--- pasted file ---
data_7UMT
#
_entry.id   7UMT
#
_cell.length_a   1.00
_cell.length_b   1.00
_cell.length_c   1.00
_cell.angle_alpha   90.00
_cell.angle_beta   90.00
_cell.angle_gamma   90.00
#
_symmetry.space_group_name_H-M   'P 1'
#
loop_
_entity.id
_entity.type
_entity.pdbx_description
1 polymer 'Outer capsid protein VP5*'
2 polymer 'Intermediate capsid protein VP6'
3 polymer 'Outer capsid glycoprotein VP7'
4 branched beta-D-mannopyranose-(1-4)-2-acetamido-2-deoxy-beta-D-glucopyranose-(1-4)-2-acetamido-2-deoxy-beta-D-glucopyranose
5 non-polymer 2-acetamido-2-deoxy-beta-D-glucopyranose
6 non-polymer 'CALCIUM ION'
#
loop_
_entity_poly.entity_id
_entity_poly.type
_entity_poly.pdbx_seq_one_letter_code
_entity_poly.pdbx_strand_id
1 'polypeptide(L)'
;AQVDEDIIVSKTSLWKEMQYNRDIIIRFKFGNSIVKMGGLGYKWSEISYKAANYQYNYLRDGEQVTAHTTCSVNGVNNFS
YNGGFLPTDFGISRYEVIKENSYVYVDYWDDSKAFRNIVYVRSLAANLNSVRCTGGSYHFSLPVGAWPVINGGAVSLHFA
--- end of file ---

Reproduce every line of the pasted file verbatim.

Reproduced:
data_7UMT
#
_entry.id   7UMT
#
_cell.length_a   1.00
_cell.length_b   1.00
_cell.length_c   1.00
_cell.angle_alpha   90.00
_cell.angle_beta   90.00
_cell.angle_gamma   90.00
#
_symmetry.space_group_name_H-M   'P 1'
#
loop_
_entity.id
_entity.type
_entity.pdbx_description
1 polymer 'Outer capsid protein VP5*'
2 polymer 'Intermediate capsid protein VP6'
3 polymer 'Outer capsid glycoprotein VP7'
4 branched beta-D-mannopyranose-(1-4)-2-acetamido-2-deoxy-beta-D-glucopyranose-(1-4)-2-acetamido-2-deoxy-beta-D-glucopyranose
5 non-polymer 2-acetamido-2-deoxy-beta-D-glucopyranose
6 non-polymer 'CALCIUM ION'
#
loop_
_entity_poly.entity_id
_entity_poly.type
_entity_poly.pdbx_seq_one_letter_code
_entity_poly.pdbx_strand_id
1 'polypeptide(L)'
;AQVDEDIIVSKTSLWKEMQYNRDIIIRFKFGNSIVKMGGLGYKWSEISYKAANYQYNYLRDGEQVTAHTTCSVNGVNNFS
YNGGFLPTDFGISRYEVIKENSYVYVDYWDDSKAFRNIVYVRSLAANLNSVRCTGGSYHFSLPVGAWPVINGGAVSLHFA